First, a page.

Tribute Speech : The Late Winnie Madikizela-Mandela | Western Cape Government


Tribute Speech : The Late Winnie Madikizela-Mandela

13 April 2018

Honorable Premier

Madam Speaker

Members of this house

Guests in the gallery

The DA caucus in the Western Cape, the DA Women’s Network nationally, the womanist movement inclusive of mothers, daughters, grandmothers, sisters, oomazala, oomakoti amanina ngokubanzi, send our deepest condolences to the Madikizela-Mandela family on their loss. This is indeed a sad time not only for the family, but for the entire nation.                      

Ukwenjenje kukugxwala emswaneni sisithi ngxee kumzi wooNgutyana, ooMsengeshe, ooMakhalendlovu, ooNqwanda, ooPhapha. Singabalibelanga nakoRadebe, ooNdlebentle zombini, kulonina. Uwile umntu omkhulu. 

No one disputes that uMama was a big tree, just as no one can dispute that she was a complex figure.  But remember, Mama Winnie was uMama uWinnie. She was not anyone's social construct. As Alice Walker would say, "the animals of the world exist for their own reasons. They were not made for humans. Just like: as Black people were not made for white, or women created for men". 

Complexity kaMama, if you want to make it a major subject for discussion, then one must start from the  beginning: Lest we forget Nomzamo, the tomboy girl-child who destabilized the societal status quo: she grew up setting traps for animals, practised stick fighting with the boys in rural village of Mbizana.  

Lest we forget, Nomzamo, the girl-child lost her sister, then followed by her mother who gave birth to a son, that Nomzamo had to raise the newborn brother herself.

Lest we forget, Nomzamo, is the 26 year old wife who was left raising two babies on her own when her husband was incarcerated by the apartheid regime.

This is same Mama Winnie who was in and out of prison, physically & emotionally tortured, banned and banished to a rural town in solitary confinement for fighting for my freedom. 

Madame speaker, this is the uMama Winnie, the human being, I want us to remember.

In the face of adversity, uMangutyana stood tall and was a fearless fighter for the rights she believed in, and she stood firm in her conviction that apartheid could be brought down. She said what she liked, and bore the consequences.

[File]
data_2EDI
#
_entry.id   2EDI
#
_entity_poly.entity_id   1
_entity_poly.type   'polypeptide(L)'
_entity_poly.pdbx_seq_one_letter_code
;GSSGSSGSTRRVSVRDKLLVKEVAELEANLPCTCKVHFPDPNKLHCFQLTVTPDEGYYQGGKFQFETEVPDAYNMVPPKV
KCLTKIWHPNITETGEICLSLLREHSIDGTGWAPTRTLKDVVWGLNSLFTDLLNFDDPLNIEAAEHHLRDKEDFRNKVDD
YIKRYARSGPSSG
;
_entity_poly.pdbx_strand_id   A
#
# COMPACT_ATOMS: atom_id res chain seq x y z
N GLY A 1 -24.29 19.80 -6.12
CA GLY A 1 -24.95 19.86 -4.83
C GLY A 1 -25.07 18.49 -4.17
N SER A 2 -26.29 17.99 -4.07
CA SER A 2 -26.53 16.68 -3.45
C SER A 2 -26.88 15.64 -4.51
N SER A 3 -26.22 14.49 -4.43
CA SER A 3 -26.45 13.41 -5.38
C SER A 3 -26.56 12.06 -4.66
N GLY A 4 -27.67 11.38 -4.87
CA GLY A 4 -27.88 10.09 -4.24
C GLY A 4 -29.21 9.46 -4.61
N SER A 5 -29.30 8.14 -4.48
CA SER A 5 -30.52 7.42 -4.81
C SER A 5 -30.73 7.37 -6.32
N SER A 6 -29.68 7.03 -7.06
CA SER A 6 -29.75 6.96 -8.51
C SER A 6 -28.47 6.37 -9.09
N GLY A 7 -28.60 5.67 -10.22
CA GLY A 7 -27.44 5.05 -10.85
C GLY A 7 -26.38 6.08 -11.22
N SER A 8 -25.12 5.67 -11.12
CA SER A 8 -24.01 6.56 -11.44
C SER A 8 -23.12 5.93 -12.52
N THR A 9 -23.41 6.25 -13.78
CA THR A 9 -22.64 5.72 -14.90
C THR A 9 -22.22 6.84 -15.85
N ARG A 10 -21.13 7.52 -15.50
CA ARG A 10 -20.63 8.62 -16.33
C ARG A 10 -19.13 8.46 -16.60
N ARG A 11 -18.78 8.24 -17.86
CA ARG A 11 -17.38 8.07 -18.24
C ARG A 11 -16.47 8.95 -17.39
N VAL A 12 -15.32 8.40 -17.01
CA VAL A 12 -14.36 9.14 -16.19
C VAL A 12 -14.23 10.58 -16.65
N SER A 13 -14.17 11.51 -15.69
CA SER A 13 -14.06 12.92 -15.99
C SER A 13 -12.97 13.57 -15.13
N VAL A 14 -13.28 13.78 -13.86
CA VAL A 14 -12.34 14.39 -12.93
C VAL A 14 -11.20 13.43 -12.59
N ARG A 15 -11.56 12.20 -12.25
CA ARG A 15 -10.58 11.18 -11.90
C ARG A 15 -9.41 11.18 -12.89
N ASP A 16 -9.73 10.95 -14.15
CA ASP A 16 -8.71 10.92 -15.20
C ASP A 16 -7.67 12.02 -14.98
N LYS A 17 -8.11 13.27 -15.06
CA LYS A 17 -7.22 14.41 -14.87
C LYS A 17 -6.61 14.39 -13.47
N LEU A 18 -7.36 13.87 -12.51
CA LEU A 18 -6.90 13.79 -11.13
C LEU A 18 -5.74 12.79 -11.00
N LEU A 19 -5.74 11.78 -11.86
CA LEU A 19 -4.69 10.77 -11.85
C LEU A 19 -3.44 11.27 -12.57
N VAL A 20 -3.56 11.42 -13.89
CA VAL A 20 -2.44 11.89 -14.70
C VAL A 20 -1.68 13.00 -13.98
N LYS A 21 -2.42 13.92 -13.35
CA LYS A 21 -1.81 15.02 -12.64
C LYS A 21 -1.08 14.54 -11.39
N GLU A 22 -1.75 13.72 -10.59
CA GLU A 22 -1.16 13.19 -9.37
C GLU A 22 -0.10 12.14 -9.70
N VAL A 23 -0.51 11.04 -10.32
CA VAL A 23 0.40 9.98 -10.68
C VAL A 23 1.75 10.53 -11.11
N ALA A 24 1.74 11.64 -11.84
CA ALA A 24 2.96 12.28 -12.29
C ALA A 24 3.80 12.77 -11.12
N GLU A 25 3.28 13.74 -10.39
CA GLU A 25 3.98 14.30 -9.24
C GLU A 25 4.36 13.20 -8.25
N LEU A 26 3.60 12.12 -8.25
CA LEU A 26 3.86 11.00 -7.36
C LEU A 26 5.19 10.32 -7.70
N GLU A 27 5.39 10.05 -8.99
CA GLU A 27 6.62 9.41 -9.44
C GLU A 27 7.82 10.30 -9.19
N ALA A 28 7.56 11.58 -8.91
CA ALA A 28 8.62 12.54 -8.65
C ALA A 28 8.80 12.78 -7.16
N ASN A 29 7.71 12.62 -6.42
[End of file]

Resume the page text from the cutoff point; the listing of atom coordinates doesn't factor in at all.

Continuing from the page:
She is regarded a hero of our struggle and a revolutionary leader in her own right. Her road to freedom was never easy.

The authorities could not silence her - she continued the fight to free Madiba, the fight which ultimately brought about the freedom we all enjoy today.

Many bear witness to life before freedom – and we are here because of freedom fighters to the likes of uMama Winnie.

Let us remember a resilient and remarkable woman who stopped at nothing for the democracy we have in South Africa. She was far from just a silent bystander wife.  In the words of Mandla Mandela: “She was a rose who has been plucked from our garden of heroes".

Let us remember her through her legacy – she was a powerful woman who was a warrior. She remained a pillar of her community and a champion for the poor. South Africa is indebted to her for the decades of sacrifices she made on the frontline of the opposition struggle while others were imprisoned or exiled.

Let us continue to fight for the rights of the people of SA.

Let us continue to prioritize service delivery to those who most need it.

Let us honor the legacy of uMama Winnie in our fight for simple justice, equal opportunities and human rights. Let us not leave any person behind!

Let us be the soldiers, like Mama was, in the fight for gender equality, equal rights and opportunities for all.

Let us continue the race she started. We owe her, for the sacrifices she made for us to know what freedom is like.

Mama Winnie! Your name will go down in history as one of the greatest women of this nation; as the example you set will never be forgotten.

Umzamo omhle uwufezile. Ugqatso ulufezile. Till we meet again. Mzantsi Afrika: Miss her. But let her go.